SEE THEM ALIENS! - Rooftop Cinema Club

Rooftop Cinema Club



SEE THEM ALIENS started out as a grand idea – “Let’s storm Area 51 and see them aliens!” Then people were like – “Okay!” – and suddenly millions of people planned to descend upon a small town in the desert on September 20th and storm the government facility that has lived in the land of myth for so many decades. Then, everything fell apart. Now, even the organizer of the event has backed out and called the endeavor ‘the next Fyre Fest’. But just because HE has given up; and just because WE aren’t going to be there – that doesn’t mean we can’t celebrate aliens the best way we know how – on our screens and in our hearts. In that spirit, here are some movies where you can see them aliens in the best (and safest) way possible.


SEE THEM: On 9-20 in San Diego at 7:00pm

This movie blew up when it was released in 1997. It was the film that solidified Will Smith’s status as the most popular actor in Hollywood (we’ve come a long way, baby), it catapulted director Barry Sonnenfeld into a list of directors that included some major heavy hitters, and it churned out the (then) dopest single of the summer, performed by the film’s star (and, no, we ain’t talking about Tommy Lee Jones). This is sort of THE film for fans of all things aliens, as the creature designs (both practical and VFX) run the gamut in terms of originality. Three sequels would follow, but none live up to the unexpected originality and fun of that first film. It’s a film that is still referenced throughout popular culture, and for good reason – it was one of the last films to come out of the 90s that was a cross-platform worldwide success.




SEE THEM: Sorry – this one is currently only available for purchase!
Strike that – we might have the VHS somewhere you can borrow…:)

A bunch of super hot WB-era kids slowly start suspecting their school is under siege by aliens that can take the form of human beings. We’re talking 1998 hot – like Josh Hartnett, Shawn Hatosy, Jordana Brewster, Clea DuVall, Usher – I mean, even the school ‘dork’ is played by Elijah Wood. Since the aliens take the form of humans, mostly what you see is actors getting to trip out and do weird things to suggest they’re ‘inhabited’ – folks like Jon Stewart, Salma Hayek, Robert Patrick, and the great Bebe Neuwirth. But this Robert Rodriguez-directed horror thriller is a lot of fun, thanks to an impressively energetic cast, a killer late-90s soundtrack, and some well-directed action and set pieces that still hold up remarkably well. When you do get to finally see the alien in its full form, it’s massive, imposing, and hella threatening.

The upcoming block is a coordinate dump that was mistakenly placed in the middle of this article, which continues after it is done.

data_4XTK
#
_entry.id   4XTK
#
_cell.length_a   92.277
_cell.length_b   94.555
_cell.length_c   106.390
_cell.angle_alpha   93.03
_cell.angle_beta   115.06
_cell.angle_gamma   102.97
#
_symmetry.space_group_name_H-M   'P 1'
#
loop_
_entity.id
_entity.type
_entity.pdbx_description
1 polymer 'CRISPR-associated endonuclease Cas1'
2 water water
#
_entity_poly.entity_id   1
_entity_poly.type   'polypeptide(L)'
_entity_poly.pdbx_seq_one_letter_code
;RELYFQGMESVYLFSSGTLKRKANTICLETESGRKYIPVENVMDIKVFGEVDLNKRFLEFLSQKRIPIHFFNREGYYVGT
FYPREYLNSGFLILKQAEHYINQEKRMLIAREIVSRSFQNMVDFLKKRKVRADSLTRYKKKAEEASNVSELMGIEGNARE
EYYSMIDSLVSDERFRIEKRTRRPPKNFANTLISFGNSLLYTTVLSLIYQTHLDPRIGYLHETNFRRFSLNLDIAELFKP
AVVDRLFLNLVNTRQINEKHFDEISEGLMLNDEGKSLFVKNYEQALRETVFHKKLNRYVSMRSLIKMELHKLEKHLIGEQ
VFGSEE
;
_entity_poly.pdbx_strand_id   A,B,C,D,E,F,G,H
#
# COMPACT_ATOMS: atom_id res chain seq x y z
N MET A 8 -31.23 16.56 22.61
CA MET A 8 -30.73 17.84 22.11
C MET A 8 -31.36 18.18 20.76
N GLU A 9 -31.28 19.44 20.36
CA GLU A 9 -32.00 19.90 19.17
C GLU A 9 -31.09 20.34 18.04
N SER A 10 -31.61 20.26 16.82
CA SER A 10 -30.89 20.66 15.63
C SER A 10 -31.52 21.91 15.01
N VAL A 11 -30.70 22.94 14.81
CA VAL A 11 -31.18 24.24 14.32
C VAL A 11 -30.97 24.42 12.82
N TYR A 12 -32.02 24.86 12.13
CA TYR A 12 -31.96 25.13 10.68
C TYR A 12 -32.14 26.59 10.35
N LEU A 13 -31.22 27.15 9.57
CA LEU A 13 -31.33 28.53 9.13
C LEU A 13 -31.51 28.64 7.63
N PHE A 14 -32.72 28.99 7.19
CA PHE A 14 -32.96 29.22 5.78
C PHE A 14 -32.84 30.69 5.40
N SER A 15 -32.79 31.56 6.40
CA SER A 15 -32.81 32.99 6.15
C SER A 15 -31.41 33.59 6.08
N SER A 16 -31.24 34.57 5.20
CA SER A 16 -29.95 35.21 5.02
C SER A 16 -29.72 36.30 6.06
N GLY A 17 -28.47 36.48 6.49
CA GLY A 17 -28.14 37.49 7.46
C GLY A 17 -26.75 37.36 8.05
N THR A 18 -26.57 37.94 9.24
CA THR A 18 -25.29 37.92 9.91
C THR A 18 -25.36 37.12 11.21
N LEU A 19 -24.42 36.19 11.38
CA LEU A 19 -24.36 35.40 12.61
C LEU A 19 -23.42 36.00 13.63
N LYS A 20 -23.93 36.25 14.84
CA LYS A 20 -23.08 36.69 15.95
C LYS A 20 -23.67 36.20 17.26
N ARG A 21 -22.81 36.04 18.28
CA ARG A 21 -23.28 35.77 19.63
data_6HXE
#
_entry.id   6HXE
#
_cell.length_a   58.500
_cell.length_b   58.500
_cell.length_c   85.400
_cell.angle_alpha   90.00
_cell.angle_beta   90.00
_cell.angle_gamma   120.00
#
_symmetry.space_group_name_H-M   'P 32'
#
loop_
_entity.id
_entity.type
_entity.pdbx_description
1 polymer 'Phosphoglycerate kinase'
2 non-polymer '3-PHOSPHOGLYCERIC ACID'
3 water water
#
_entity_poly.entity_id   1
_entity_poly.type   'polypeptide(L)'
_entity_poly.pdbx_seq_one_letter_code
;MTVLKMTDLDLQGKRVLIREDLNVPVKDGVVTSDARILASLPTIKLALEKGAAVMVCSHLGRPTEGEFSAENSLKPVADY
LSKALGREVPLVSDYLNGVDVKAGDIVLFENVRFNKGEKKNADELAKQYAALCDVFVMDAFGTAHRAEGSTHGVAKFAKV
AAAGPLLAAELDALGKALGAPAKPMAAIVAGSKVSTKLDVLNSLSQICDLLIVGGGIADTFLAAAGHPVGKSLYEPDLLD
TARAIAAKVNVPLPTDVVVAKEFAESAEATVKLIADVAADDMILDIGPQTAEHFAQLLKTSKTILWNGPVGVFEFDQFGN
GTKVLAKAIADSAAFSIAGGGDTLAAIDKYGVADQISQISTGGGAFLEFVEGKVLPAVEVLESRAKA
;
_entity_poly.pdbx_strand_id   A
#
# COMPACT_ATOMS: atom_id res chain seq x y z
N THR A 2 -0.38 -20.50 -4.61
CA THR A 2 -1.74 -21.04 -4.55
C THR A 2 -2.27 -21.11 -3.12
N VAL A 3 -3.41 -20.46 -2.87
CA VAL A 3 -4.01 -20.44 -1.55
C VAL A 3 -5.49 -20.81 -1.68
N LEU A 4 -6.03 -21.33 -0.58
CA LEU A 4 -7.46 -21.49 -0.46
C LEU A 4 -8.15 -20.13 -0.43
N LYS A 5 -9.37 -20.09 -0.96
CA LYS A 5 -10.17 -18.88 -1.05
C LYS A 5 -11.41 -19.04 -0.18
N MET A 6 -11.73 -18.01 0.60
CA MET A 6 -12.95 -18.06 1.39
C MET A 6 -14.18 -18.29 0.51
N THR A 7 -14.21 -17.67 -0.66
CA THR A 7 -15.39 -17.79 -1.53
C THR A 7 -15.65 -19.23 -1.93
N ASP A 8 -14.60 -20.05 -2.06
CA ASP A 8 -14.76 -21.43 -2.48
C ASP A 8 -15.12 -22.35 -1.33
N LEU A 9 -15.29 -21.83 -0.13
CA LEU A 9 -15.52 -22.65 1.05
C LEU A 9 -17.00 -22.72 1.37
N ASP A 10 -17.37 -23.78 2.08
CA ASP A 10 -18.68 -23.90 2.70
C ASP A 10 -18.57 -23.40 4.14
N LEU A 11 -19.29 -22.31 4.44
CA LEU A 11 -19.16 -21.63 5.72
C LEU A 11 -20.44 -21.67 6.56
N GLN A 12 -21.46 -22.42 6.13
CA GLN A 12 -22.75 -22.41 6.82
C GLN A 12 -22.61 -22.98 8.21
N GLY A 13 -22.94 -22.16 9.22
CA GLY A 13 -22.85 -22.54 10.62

ALIEN THREAT LEVEL: 10 out of 10



SEE THEM: Streaming on Vudu

This bizarre E.T. rip-off is famous mostly for the rumors that it was co-financed by McDonalds. If you see the film, you’ll know why. The director is the only human being in history to have exclusive motion picture rights to the McDonalds trademark. But take away the flash of that little factoid and what you’re left with is…well…hot alien garbage. This is a terrible film. Its alien looks like a really bad test alien from a better film; its cast is mostly unknown, except for Christine Ebersole as the mother; and almost the entire plot is taken directly from that far better Steven Spielberg picture that was not sponsored by a fast food chain (merely a candy company). It’s like the writer saw that film and said – “Big Macs are the new Reese’s Pieces!” It’s worth watching just for how confusing, ridiculous, and unnecessary it all is. 

ALIEN THREAT LEVEL: -4 out of 10



SEE THEM: Streaming on Hoopla

This is an obscure little number from 1990 that actually deserves more appreciation and allegiance than is currently receives. It’s a clever little romp about a team of Martians who intercept a radio signal from Earth – a signal that just so happens to be Orson Welles’ “War of the Worlds” broadcast from 1938. Of course, they don’t land in 1938 – they land in (then) present day Illinois. Though released in the same year and infinitely more clever, this film owes a clear debt to Teenage Mutant Ninja Turtles. Each of the aliens seems semi-modeled after those turtle archetypes. The cast features lots of B-list character actors, but also the great Royal Dano in one of his larger roles from the era. As a kid, I loved this film. On rewatch, I sort of felt the same way. It’s more creative than people seem to recall. 




SEE THEM: Streaming on the Starz app